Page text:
This is the deal the two “noble” guys in Shakespeare’s play made. Antonio says, “It’s a deal, only all my ready cash is tied up in my ships, and I’ll not be able to lay my hands on ready cash for ninety days or so.” And so they go to Shylock to borrow the money.



How could we help but sense that Shakespeare was writing an indictment of the hypocrites who vitiated every precept taught them by Christianity? Shylock is a widower. He has only one daughter, Jessica, who falls in love with Lorenzo, a Gentile. The “good” guys induce her not only to desert her widowed father but to rob him, and dressed in boy’s clothing (a third crime in Jewish law). Jessica steals away in the night to elope with Lorenzo.



I will make fast the doors, and gild myself

With some more ducats, and be with you straight.



Based on Western law Jessica has committed the crime of theft. She has also committed the moral crime of stealing out of her father’s house during the night and deserting him, and as the young thief comes away with her father’s money, what do the “good” guys say? Gratiano exclaims:



Now, by my hood, a Gentile and no Jew!



Can you imagine how the audience howled with glee as Jessica was leaving Shylock’s house with his caskets of money? Shakespeare probably figured that during this howling the audience would miss the follow-up line. You have deserted your father, stolen out of his house during the night dressed in boy’s clothing, and robbed him of his money, and now you are a Gentile, and, by my hood, no Jew. The playwright set his 1598 audience to howling. The poet-philosopher wrote for all future generations.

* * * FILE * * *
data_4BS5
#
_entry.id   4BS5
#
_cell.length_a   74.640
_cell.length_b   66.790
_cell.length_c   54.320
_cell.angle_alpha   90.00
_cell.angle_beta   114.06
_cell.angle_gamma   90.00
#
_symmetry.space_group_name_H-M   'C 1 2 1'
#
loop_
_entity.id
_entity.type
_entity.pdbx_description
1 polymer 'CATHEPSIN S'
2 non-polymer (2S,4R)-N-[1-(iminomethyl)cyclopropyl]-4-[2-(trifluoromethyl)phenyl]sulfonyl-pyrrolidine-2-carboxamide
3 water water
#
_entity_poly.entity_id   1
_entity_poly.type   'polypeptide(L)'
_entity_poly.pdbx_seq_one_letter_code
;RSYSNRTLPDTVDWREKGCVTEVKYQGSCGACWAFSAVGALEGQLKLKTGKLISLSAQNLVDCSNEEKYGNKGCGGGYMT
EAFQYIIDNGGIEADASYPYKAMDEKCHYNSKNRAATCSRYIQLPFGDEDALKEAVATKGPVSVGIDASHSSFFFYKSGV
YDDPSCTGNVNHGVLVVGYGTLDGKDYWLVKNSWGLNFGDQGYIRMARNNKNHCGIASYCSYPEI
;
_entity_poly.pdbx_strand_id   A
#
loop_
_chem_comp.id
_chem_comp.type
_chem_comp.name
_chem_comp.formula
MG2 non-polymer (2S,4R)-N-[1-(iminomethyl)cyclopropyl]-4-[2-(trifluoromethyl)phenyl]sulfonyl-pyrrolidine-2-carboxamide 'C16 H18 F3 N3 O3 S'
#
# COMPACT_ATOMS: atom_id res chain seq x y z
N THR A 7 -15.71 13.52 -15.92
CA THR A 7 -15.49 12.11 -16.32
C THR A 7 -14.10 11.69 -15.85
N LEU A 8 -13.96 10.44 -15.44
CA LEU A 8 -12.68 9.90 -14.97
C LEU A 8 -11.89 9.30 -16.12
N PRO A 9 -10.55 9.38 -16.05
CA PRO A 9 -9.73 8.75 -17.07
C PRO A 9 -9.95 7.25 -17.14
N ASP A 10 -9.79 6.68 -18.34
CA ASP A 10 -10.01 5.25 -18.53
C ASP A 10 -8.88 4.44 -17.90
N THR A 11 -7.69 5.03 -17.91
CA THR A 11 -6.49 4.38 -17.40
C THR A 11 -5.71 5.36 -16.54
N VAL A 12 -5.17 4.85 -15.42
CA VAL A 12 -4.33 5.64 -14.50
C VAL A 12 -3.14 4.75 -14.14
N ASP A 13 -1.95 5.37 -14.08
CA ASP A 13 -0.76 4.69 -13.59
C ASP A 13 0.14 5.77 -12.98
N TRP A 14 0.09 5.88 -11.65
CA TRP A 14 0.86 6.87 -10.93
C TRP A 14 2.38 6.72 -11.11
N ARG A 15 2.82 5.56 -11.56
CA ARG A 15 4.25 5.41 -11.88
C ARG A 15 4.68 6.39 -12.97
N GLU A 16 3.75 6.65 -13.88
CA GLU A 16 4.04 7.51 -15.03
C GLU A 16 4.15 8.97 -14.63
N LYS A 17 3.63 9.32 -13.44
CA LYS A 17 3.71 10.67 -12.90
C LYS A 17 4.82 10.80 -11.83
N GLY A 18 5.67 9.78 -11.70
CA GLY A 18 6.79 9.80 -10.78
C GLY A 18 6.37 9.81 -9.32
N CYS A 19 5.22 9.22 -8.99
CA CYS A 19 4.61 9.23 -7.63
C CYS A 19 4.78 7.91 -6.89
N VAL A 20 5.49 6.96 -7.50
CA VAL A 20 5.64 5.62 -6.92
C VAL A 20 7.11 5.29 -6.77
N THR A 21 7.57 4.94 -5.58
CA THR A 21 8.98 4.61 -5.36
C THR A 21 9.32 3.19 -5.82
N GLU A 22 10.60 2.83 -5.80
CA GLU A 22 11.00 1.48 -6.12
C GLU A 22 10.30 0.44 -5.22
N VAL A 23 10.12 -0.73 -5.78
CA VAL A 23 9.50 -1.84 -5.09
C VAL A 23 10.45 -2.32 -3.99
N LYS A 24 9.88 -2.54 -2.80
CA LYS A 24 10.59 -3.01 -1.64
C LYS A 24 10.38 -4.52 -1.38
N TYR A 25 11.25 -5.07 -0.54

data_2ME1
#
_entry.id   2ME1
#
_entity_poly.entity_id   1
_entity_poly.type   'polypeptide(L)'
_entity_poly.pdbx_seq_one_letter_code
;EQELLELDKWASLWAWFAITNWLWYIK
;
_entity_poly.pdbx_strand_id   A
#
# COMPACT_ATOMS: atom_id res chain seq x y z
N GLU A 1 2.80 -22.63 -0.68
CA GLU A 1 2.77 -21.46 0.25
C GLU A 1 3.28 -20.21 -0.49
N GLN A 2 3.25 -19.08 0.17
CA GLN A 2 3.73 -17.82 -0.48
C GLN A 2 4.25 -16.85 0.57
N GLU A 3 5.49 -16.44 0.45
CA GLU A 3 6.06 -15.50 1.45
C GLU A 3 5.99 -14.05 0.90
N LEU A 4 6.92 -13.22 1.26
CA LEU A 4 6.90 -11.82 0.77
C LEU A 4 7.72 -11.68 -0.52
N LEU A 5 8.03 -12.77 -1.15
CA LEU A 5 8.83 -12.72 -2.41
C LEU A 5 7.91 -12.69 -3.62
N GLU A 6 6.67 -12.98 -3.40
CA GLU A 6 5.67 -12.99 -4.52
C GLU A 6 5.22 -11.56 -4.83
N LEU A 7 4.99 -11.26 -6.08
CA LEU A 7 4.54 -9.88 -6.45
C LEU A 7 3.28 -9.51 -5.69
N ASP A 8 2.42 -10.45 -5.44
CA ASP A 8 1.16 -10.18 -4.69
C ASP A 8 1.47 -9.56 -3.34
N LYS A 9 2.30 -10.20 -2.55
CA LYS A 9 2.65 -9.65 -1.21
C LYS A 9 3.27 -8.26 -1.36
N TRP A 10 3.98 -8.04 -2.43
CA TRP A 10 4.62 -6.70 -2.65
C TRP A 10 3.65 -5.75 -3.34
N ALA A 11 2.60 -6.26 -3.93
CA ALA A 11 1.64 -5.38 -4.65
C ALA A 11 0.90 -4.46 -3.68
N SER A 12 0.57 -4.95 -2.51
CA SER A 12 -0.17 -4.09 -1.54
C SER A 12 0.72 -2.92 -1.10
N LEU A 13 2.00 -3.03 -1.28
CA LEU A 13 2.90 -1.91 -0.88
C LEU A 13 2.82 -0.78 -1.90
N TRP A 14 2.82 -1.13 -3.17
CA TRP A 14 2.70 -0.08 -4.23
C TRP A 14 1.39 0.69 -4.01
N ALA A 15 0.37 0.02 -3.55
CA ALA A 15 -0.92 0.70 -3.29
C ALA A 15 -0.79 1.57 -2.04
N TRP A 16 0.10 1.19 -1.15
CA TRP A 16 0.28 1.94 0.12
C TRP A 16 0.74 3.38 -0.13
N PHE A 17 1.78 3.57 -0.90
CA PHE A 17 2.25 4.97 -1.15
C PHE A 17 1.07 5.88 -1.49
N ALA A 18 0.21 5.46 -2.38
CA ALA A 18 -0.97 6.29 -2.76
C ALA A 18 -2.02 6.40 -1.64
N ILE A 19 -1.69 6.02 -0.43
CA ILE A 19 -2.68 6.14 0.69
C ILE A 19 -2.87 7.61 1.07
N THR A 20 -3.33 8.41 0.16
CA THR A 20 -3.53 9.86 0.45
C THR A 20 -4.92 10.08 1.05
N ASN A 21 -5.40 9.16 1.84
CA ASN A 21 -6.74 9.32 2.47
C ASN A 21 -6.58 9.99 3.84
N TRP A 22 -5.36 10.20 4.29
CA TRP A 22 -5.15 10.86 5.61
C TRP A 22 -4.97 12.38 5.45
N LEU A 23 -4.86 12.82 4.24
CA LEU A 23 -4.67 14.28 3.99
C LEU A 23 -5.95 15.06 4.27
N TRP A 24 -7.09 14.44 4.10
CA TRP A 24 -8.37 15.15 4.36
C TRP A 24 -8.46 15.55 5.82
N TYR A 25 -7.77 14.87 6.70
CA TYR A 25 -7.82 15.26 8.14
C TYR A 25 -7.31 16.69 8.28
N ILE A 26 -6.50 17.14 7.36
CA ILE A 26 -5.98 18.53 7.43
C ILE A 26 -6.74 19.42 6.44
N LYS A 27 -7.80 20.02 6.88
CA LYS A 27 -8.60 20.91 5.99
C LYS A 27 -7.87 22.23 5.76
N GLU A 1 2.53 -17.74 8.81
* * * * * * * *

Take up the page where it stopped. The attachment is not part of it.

. . . Shakespeare leads us up to the clincher. The audience and the players are now waiting for the big moment before the court where Shylock is bringing his suit against Antonio, the merchant, for his pound of flesh. Portia enters disguised as a lawyer and what does she say? What are her first words at this final showdown between the “good” guys and the “bad” guys? Portia asks a most natural question:



Which is the Merchant here, and which the Jew?



Both the Plaintiff and the Defendant are standing before the court. Portia has never seen either one of them before, but as an educated gentlewoman she has behind her the culture of many centuries of the stereotype Jew. If not actually with horns, you certainly can recognize the “devil” a mile away. And there he is ten feet away – she has a fifty fifty chance at making a guess between the “good” guy and the “bad” guy but she won’t risk it.



Which is the Merchant here, and which the Jew?



And when it all goes against Shylock, Shakespeare seems to go out of his way to give us a frightening picture of the “victors.” He has them standing together pouring out a stream of vengeance. We’re not through with you yet Jew, and the money we have left you after you have paid all these fines, you must leave that to Jessica and your son-in-law who robbed you. Shakespeare keeps them hissing their hate. Tarry yet a while, Jew, we’re still not through with you. You must also become a Christian. The final irony. The gift of love offered in an atmosphere which is blue with hatred. And as all of this is going on, Shakespeare leaves only Shylock with a shred of dignity!



I pray you, give me leave to go from hence.

__________________________________________________



Written for The Carolina Israelite, reprinted in Golden's Only In America, World Publishing, 1958.

Photo: Henry Irving as Shylock, one of the first sympathetic stage portrayals, c. 1879.